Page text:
Monday, November 9, 2015

Senior Citizens Pool Players Pack a Punch

The pool players at the Sallisaw Nutrition Center and Senior Citizens 
Center don't take the game too seriously, they said, but rarely miss a shot.

Olen Thomas sinks a shot during his turn at the table.

Pool players beware. You do not want to tangle with the players at the Sallisaw Nutrition and Senior Citizens Center.

The eight-ball play begins at 10 a.m. and continues to lunch, served at 11:30 a.m., then commences again and may last as long as 3 in the afternoon. That’s when, it may be presumed, everyone goes home and takes a nap.

They certainly don’t nap when playing pool and rarely does one of the gentlemen players sit down because a ball didn’t go in the pocket.

Every Monday through Friday between 12 and 14 gentlemen can be found at the center playing pool.

Player Dallas Allen explained, “We got a new pool table two or three months ago. Doug Vaden donated the pool table. He still plays and he’s a good shot.” The old table was uneven and worn out, the players recalled. The new table has injected some competition into the play.

Olen Thomas, when asked who was the best player, replied, “Every one of them. They tell them down at the pool hall ‘Don’t go over there. Them old men can shoot.’”

To enjoy the activities and lunches at the nutrition and senior citizens center attendees are required to be at least 60 years of age. Women can play pool too but most don’t seem interested.

Allen quipped, “The ladies just sit around and talk and lollygag.”

He recalled, “Once in a while the women play with us. A while back two women came in and played. Then they left and we haven’t ever seen them since.”

Sam McCawley explained, “It’s just a friendly competition between the guys. They’re a lot of fun. They’ve got a good sense of humor. It’s better than sitting at home watching TV.”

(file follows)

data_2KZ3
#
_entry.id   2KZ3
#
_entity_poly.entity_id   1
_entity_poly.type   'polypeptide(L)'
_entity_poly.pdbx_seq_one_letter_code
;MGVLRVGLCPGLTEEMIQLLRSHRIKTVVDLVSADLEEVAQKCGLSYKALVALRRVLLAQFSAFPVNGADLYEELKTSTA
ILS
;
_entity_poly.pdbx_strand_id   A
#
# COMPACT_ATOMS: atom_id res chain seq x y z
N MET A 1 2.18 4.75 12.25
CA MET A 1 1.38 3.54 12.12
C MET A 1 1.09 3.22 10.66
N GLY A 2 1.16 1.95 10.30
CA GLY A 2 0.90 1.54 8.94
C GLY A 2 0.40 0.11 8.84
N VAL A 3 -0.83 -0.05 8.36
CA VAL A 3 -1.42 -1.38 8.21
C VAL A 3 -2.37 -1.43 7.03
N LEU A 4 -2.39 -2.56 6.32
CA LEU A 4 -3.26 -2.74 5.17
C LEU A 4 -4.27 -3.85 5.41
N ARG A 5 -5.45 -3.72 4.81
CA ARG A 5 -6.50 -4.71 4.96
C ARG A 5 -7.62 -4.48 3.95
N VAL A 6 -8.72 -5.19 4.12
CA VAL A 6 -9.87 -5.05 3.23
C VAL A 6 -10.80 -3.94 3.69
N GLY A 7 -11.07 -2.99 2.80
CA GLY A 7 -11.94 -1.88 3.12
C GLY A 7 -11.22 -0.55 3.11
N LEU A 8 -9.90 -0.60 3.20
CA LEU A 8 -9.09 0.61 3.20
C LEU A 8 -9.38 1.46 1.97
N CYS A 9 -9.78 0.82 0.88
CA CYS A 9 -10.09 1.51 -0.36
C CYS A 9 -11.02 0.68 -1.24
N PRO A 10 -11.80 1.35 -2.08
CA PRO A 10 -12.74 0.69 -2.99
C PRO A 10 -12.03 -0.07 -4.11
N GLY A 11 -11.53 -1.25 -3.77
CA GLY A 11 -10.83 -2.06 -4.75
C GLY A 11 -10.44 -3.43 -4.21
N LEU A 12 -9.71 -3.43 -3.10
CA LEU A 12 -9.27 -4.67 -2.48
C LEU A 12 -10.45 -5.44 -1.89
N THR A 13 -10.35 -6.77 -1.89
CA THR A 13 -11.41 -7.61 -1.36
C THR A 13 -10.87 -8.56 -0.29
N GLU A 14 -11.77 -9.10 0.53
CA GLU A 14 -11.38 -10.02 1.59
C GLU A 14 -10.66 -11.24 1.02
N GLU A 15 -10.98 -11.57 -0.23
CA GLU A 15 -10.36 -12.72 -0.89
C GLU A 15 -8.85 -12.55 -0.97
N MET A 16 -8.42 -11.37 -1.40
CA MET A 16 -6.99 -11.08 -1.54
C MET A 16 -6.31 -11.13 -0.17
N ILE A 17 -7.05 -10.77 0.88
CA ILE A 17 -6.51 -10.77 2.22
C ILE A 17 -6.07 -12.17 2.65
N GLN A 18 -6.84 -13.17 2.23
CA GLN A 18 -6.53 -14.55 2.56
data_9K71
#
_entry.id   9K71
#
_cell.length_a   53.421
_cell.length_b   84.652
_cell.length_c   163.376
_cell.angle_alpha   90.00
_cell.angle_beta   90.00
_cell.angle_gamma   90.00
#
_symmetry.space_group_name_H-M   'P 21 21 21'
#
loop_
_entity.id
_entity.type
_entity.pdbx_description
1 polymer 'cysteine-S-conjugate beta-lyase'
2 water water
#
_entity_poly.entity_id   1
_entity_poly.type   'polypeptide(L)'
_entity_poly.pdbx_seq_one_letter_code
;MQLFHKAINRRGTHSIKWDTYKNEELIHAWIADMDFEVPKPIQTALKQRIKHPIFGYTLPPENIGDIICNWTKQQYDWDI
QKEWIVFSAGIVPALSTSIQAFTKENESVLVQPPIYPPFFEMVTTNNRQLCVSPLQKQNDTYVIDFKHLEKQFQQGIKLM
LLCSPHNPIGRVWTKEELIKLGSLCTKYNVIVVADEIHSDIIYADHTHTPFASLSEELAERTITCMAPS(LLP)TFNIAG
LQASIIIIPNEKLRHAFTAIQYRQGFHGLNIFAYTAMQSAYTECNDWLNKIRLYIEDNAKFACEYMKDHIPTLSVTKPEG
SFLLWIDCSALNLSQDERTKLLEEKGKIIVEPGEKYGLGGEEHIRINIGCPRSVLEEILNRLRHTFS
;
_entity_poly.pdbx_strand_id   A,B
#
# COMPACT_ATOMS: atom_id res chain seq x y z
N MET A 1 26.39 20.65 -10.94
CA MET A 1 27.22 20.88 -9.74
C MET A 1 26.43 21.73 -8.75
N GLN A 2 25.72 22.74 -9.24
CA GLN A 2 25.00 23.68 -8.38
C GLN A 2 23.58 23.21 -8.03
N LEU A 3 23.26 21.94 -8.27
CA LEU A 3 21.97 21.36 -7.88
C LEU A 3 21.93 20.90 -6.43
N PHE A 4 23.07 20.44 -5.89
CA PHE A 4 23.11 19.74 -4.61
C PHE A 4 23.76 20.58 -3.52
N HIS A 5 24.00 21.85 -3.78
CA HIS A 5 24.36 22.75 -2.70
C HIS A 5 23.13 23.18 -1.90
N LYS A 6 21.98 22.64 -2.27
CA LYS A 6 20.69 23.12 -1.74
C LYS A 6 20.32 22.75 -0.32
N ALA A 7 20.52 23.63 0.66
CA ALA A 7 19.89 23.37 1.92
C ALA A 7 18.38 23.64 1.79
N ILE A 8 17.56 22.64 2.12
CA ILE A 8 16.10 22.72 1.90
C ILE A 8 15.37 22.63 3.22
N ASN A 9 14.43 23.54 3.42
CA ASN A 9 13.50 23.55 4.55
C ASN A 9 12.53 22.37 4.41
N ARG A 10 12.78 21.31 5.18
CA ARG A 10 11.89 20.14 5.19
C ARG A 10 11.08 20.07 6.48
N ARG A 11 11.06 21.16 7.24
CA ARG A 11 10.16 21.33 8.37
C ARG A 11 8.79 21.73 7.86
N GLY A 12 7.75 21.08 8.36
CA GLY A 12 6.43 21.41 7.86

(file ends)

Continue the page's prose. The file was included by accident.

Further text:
But player Dail Mott said there is a lot more to the game than it appears at first.

“It takes a lot of skill,” he said. “A person who never shot pool can’t walk in and make a shot. If they did it would be a miracle. We have a lot of fun shooting pool. None of us takes it serious.”

They don’t take it serious. They don’t bet or win awards. But every one of them has their own pool cue, the games last just minutes, and the balls fall in pockets with every shot.

Thomas leaned over the table to take his last shot in one game for a photo, and, when the ball dropped in the pocket, he said, “You tell ‘em he made that shot!”

Others, while waiting their turn at the table, reminisced and talked about getting older.

Alvin Pridgon recalled the year 1960, when, he said, Oklahoma became a wet state, and he had just returned home from the Navy. He recalled he and a friend went out to drink.

“It was in 1960, in April. It was the first night Oklahoma became a wet state. E.W. Floyd was the sheriff. He told us he was going to put us in jail, but he said, ‘I’m only gonna keep you one night.’ The next morning he fed us a big breakfast and let us go home. Old E.W. was a good sheriff.”

Wild Bill Talbot and his wife, Chris, come to talk, enjoy the activities, and have lunch. He complained about his medical problems. Talbot retired four years ago from his job maintaining the high school baseball field.

He quipped, “They call it the Golden Years. I call it the Rusty Years.”

Talbot misses his job at the school because he misses the kids. “I liked the kids,” he said.

But there is lots to do at the center. Leah Owens, site manager, said many play games like dominoes and cards, play games on the two computers, the women work puzzles, and do crafts twice a month. Movie night is held once a month, with popcorn and snow cones, and popcorn is served every Wednesday. Wii games are also available, along with a book and a clothing exchange. The seniors may also take a trip about once a year. They have visited the Tulsa Zoo and Crystal Bridges in Bentonville, Ark.

Allen said, “And there’s lot and lots and lots of gossip.”

“Good, clean gossip,” Owens was quick to add with a laugh.

Allen pointed to a sign on the wall behind the pool table, “It says insults and bad language are not allowed.”

“That’s right,” Owens confirmed.

The Sallisaw Nutrition Center feeds 50 to 60 a day at the site, and carries out 115 meals to those at home. The center cooks the meals for most of the nutrition sites in the county, which amounts to almost 500 meals a day.

Anyone age 60 and up may make use of the centers’ meals and activities. They should call at least 24 hours ahead of lunch, however, if they plan to eat. The phone number is 918-775-6855.

Funding for the SAC Nutrition Program is provided through Title III of the Older Americans Act, DHS, EODD/AAA and local sources, operating under the governing board of the Sequoyah County Board of Commissioners.

Sally Maxwell, Senior News Director

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